That worked well up until now. The book is finally ready (just need to approve the physical cover before it’s available on Amazon) and peer support groups are gradually spreading across 7 countries. There may be 1,000 of them by the end of the year.

But to help the millions of people I want to help, the movement needs things I can’t give it, or at least that I’m not good at. It needs better logistics, beautifully-designed materials, engaging short videos, and a long list of other things. Doing everything myself is limiting how quickly we can spread the practice and help more people. I have to make some changes.

When I ask & when I don’t

It’s not that I don’t like working with other people. I ask for help all the time – Would you mind looking at this draft? I’ve even written about ways to ask for help.

But usually I limit my requests to things that are reasonably small, like asking for ideas and opinions. When it comes to asking someone to do work, I freeze. I can pay someone to produce videos, for example, but even then I’m afraid of…something. Maybe it won’t be worth it. Maybe it won’t come out well. So I’m more comfortable doing it myself – “I’ll go to YouTube bootcamp!”

That approach will take too long as there’s too much I don’t know. Although I’ll benefit from the learning involved in doing things myself, if I’m going to help more people I’ll need to let go, take more risks, and start forming a team.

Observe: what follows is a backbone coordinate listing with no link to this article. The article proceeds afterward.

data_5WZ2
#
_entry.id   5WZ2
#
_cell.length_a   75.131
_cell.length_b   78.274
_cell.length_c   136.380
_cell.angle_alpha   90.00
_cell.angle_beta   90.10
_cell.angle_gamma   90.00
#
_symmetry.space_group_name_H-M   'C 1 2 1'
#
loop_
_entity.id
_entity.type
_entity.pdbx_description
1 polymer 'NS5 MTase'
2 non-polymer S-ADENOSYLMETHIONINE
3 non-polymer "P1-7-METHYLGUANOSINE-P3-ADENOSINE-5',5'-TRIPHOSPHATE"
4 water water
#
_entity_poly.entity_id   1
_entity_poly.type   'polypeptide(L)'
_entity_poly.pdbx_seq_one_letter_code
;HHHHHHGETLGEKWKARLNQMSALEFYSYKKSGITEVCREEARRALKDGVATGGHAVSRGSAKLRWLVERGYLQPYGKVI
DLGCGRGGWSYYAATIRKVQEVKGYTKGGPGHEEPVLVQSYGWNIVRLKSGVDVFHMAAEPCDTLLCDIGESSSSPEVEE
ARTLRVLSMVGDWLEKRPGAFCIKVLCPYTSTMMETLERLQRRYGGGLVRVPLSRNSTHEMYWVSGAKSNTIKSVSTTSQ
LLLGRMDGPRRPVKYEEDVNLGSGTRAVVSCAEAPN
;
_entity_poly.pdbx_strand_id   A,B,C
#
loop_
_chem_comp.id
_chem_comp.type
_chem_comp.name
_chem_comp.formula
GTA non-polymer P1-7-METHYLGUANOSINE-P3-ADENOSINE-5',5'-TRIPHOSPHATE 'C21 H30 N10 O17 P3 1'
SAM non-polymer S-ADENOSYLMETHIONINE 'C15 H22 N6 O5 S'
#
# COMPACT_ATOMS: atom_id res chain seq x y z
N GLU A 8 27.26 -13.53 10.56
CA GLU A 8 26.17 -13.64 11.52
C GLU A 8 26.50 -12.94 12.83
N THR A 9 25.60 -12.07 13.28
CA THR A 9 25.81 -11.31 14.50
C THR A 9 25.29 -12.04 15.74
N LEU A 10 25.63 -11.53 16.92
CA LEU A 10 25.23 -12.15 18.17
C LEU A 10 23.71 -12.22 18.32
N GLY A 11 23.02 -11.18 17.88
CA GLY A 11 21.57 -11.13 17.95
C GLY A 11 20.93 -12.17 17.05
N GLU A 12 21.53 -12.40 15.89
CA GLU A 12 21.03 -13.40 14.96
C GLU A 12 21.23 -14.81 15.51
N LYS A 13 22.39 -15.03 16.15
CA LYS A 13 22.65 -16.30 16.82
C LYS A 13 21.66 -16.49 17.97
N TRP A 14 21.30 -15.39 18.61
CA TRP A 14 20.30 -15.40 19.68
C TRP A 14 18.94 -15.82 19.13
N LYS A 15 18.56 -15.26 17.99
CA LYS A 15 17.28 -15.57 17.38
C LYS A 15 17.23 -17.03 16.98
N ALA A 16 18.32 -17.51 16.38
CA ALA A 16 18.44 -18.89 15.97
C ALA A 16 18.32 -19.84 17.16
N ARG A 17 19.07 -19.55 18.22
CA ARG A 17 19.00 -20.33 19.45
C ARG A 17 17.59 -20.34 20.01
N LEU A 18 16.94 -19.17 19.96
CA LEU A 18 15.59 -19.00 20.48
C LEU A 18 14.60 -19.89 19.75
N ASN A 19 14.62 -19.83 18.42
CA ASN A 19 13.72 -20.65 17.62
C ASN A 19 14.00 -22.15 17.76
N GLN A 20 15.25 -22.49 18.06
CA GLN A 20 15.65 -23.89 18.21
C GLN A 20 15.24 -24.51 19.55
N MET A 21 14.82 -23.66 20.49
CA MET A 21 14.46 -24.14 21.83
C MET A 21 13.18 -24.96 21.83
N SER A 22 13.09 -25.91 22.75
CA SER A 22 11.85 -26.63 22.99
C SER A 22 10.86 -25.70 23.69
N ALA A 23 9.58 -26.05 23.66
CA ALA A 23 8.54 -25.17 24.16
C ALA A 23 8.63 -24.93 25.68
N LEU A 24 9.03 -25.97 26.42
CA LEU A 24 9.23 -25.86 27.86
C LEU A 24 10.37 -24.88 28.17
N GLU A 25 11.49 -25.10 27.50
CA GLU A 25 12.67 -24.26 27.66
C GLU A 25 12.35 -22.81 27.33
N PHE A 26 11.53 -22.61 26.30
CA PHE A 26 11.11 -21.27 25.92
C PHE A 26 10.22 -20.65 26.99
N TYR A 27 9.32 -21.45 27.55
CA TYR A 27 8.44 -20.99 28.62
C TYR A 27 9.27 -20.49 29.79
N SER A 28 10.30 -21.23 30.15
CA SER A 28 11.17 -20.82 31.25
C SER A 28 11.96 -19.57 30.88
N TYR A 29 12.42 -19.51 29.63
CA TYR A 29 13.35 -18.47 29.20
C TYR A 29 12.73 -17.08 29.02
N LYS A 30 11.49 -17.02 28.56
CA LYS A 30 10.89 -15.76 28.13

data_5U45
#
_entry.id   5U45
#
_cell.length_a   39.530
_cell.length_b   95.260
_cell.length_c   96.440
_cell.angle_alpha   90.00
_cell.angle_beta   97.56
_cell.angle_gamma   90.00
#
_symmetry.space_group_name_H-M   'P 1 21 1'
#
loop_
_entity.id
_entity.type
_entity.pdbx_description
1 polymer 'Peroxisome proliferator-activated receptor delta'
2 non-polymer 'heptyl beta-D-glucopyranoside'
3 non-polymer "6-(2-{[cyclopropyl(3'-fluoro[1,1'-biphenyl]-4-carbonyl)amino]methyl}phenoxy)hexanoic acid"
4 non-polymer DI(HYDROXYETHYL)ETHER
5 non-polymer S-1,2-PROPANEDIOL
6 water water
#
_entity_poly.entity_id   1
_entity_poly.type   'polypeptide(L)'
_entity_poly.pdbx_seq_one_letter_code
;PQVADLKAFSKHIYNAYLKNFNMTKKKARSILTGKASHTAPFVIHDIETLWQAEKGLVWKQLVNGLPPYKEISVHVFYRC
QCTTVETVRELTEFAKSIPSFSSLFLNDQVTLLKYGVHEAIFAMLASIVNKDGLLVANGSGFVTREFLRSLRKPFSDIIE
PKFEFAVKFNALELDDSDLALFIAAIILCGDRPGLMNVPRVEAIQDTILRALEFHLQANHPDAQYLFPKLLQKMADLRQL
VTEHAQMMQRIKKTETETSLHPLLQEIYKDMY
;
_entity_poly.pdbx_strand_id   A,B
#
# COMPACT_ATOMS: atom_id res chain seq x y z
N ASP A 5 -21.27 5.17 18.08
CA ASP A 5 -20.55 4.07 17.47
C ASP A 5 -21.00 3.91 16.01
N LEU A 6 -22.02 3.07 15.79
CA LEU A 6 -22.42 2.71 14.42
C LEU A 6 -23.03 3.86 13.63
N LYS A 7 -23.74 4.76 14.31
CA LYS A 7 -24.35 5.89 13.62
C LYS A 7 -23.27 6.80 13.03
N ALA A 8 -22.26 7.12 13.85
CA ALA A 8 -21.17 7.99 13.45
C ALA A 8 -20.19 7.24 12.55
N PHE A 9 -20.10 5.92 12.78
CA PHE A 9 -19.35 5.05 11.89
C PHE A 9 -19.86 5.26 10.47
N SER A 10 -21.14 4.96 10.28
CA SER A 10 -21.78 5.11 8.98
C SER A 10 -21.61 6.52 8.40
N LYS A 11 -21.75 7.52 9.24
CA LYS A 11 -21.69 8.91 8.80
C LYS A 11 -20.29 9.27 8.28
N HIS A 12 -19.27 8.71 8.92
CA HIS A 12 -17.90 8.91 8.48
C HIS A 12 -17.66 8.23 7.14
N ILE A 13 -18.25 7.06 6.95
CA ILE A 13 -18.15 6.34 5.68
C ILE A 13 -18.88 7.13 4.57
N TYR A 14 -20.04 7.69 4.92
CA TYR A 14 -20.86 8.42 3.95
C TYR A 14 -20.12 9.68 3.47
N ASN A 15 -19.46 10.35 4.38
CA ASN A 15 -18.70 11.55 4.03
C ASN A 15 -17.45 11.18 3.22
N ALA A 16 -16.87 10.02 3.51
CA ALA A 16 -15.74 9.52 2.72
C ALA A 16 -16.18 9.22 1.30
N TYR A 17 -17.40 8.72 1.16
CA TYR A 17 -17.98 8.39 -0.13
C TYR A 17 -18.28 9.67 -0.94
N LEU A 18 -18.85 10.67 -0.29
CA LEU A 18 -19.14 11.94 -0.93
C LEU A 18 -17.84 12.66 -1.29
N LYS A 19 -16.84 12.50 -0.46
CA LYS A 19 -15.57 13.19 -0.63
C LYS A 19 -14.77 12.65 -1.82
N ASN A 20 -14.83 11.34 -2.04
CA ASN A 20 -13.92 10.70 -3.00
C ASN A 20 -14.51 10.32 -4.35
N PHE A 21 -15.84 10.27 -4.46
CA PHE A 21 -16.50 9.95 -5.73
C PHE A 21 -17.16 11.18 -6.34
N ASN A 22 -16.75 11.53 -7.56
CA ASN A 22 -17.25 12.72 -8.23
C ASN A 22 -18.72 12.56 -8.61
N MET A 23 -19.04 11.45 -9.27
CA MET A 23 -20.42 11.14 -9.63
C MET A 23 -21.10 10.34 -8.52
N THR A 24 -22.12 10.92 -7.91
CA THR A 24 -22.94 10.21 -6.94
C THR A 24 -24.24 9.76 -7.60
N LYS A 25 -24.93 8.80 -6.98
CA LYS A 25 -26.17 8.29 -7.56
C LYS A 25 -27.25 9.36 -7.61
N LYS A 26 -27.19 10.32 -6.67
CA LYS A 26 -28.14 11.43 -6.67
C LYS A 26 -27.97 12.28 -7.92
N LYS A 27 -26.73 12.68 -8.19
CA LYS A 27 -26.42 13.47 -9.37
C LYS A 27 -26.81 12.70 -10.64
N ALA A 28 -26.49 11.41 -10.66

What would you do?

Amanda Palmer, singer, songwriter, deliverer of an excellent TED talk, wrote a helpful, intensely personal book called The Art of Asking based in part on her years as a performance artist on the street asking for contributions. This quote may hold some of the answers to why I’m reluctant to ask for help:

“Asking for help with shame says: You have the power over me.

Asking with condescension says: I have the power over you.

But asking for help with gratitude says: We have the power to help each other.”

And this one:

 

“What was the difference between asking and begging?

A lot of people related their experience with their own local buskers: they saw their tips into the hat not as charity but as payment for a service.

If asking is a collaboration, begging is a less-conected demand. Begging can’t provide value to the giver; by definition, it offers no exchange….Asking is an act of intimacy and trust.”

Whether the issues are shame or trust or fear, it’s time for me to get over them. So here’s a commitment I’m going to make to myself:

  1. Pick the top 3 things I need to get done to improve and scale the Working Out Loud movement.
  2. Actively look for people who can help me.
  3. Trust enough to ask them to contribute or collaborate with me (paid or free).

What would you do? How do reach out to people to ask them to contribute or collaborate, to build something together that’s bigger than anything you could do alone?

Happiness & The Two Kinds of Love